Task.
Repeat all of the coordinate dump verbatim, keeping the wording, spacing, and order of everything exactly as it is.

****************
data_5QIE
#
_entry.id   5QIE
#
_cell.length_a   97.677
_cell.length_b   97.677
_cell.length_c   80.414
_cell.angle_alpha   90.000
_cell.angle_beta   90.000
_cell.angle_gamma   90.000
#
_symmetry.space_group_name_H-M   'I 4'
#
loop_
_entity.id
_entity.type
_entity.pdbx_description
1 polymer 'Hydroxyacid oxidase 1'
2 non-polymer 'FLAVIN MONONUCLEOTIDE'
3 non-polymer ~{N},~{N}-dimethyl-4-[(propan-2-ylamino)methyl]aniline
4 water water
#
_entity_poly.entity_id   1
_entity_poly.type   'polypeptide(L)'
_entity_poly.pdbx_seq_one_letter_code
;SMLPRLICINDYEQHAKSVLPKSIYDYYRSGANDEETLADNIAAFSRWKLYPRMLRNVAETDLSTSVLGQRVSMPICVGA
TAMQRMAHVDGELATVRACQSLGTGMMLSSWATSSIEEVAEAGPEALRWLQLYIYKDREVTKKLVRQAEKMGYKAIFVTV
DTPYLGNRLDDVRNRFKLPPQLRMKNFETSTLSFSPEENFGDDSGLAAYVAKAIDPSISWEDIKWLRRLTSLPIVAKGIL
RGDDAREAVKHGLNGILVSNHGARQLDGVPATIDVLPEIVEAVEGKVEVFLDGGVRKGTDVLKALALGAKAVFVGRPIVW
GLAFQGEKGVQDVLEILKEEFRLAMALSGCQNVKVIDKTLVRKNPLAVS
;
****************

data_5QIE
#
_entry.id   5QIE
#
_cell.length_a   97.677
_cell.length_b   97.677
_cell.length_c   80.414
_cell.angle_alpha   90.000
_cell.angle_beta   90.000
_cell.angle_gamma   90.000
#
_symmetry.space_group_name_H-M   'I 4'
#
loop_
_entity.id
_entity.type
_entity.pdbx_description
1 polymer 'Hydroxyacid oxidase 1'
2 non-polymer 'FLAVIN MONONUCLEOTIDE'
3 non-polymer ~{N},~{N}-dimethyl-4-[(propan-2-ylamino)methyl]aniline
4 water water
#
_entity_poly.entity_id   1
_entity_poly.type   'polypeptide(L)'
_entity_poly.pdbx_seq_one_letter_code
;SMLPRLICINDYEQHAKSVLPKSIYDYYRSGANDEETLADNIAAFSRWKLYPRMLRNVAETDLSTSVLGQRVSMPICVGA
TAMQRMAHVDGELATVRACQSLGTGMMLSSWATSSIEEVAEAGPEALRWLQLYIYKDREVTKKLVRQAEKMGYKAIFVTV
DTPYLGNRLDDVRNRFKLPPQLRMKNFETSTLSFSPEENFGDDSGLAAYVAKAIDPSISWEDIKWLRRLTSLPIVAKGIL
RGDDAREAVKHGLNGILVSNHGARQLDGVPATIDVLPEIVEAVEGKVEVFLDGGVRKGTDVLKALALGAKAVFVGRPIVW
GLAFQGEKGVQDVLEILKEEFRLAMALSGCQNVKVIDKTLVRKNPLAVS
;